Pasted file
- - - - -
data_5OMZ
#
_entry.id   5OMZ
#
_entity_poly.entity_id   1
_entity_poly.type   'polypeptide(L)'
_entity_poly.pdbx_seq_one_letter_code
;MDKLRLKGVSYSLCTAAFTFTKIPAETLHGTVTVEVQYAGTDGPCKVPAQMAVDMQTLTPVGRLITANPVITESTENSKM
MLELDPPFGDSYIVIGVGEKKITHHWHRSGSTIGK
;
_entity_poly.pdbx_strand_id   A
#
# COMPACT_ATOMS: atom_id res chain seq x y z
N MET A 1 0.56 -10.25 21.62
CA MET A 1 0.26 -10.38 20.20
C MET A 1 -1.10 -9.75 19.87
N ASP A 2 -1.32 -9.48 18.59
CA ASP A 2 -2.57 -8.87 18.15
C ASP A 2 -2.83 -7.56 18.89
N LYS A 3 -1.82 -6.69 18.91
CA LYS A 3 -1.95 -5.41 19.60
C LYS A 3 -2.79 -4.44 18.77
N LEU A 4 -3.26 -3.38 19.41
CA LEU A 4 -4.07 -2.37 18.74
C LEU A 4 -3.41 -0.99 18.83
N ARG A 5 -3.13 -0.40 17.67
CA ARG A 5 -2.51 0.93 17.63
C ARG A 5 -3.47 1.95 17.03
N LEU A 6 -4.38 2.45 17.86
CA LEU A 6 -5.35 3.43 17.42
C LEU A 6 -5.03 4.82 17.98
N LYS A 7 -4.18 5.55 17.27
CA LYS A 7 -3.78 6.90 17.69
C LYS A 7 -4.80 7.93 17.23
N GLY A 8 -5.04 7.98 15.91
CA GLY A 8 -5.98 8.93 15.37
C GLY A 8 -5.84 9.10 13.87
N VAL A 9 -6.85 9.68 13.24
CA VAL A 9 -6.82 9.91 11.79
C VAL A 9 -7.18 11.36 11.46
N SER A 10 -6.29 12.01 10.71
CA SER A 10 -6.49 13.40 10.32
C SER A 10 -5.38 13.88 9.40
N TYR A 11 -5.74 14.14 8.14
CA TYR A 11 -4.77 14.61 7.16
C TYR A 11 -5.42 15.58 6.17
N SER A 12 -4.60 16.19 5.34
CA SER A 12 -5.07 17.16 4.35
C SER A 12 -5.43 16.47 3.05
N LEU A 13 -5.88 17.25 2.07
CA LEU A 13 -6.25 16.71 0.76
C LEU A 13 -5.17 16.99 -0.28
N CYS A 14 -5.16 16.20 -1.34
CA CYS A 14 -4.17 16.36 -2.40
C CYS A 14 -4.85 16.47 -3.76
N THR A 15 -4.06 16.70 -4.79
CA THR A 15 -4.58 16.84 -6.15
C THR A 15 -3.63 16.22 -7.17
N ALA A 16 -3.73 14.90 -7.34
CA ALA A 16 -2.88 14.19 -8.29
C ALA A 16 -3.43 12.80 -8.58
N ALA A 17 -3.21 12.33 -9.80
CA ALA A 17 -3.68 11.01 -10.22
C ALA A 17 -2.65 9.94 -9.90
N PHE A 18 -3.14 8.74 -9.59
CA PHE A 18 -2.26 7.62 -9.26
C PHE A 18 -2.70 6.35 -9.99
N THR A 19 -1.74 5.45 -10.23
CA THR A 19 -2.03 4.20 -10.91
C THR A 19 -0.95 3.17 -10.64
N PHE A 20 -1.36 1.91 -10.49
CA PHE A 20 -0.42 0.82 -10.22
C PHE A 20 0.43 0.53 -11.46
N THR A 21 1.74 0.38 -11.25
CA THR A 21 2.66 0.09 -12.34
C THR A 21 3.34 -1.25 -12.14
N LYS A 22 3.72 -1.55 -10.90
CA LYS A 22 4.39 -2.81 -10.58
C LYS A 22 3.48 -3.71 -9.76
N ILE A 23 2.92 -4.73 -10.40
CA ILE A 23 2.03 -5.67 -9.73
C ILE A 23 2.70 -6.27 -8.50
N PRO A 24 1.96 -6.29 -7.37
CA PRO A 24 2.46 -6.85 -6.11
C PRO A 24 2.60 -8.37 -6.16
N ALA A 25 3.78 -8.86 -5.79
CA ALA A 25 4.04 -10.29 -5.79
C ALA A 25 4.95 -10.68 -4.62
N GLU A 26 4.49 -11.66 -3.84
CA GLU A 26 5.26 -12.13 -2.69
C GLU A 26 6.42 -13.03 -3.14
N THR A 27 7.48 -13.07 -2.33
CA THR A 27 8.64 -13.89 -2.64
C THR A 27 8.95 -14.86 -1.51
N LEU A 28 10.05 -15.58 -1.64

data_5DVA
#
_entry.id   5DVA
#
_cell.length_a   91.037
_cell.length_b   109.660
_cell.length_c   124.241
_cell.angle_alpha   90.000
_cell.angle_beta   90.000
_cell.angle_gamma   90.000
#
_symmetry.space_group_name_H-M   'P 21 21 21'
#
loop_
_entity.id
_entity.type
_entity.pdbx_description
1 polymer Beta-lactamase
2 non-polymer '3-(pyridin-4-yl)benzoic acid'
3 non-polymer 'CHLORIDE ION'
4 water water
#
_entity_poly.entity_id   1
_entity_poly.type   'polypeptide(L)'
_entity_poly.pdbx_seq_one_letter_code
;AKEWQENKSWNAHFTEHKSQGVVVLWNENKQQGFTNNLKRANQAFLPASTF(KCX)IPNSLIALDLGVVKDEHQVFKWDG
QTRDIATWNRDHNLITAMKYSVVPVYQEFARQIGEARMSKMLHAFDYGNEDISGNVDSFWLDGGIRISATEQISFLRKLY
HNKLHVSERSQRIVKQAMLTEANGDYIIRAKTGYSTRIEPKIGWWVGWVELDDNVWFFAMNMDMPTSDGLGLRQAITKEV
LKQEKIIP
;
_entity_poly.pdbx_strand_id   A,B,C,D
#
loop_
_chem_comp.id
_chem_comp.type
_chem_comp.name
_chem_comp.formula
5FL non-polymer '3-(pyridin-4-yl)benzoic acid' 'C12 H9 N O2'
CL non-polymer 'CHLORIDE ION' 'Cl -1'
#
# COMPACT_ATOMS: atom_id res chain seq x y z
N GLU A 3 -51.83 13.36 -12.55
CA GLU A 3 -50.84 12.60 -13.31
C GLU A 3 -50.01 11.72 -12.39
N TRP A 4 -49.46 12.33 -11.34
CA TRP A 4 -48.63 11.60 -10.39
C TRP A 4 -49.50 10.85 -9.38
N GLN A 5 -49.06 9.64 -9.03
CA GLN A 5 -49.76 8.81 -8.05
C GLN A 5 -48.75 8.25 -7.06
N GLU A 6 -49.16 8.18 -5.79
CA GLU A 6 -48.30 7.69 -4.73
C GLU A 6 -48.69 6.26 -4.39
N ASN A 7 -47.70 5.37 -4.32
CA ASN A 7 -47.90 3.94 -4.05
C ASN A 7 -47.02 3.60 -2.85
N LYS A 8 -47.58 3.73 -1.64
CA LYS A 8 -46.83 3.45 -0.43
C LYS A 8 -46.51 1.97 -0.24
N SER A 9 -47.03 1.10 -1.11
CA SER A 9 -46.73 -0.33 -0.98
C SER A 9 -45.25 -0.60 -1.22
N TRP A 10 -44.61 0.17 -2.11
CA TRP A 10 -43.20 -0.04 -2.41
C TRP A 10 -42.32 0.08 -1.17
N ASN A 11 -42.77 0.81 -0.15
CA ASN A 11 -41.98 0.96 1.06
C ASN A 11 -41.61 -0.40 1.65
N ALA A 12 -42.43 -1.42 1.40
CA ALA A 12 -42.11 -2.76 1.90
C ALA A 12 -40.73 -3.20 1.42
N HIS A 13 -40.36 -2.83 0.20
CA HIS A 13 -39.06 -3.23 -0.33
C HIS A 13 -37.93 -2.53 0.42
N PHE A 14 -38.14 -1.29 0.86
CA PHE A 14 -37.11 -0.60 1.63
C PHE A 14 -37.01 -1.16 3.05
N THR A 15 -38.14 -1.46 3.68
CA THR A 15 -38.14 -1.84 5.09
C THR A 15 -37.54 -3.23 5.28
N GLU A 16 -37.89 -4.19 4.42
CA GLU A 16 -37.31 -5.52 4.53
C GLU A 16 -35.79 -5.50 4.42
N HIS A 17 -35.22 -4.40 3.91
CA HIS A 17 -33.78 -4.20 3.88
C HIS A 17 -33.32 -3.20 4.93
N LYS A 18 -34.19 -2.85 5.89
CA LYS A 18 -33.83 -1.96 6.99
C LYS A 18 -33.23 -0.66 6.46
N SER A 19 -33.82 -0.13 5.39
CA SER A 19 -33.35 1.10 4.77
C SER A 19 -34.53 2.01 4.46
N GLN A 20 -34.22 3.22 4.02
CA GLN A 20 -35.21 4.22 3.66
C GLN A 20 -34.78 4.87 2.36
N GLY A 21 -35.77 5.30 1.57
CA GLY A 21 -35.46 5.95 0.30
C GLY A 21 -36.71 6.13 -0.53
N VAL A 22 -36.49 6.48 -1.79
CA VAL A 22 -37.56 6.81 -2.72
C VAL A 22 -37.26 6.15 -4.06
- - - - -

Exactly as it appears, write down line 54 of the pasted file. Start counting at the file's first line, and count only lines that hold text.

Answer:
CA CYS A 14 -4.17 16.36 -2.40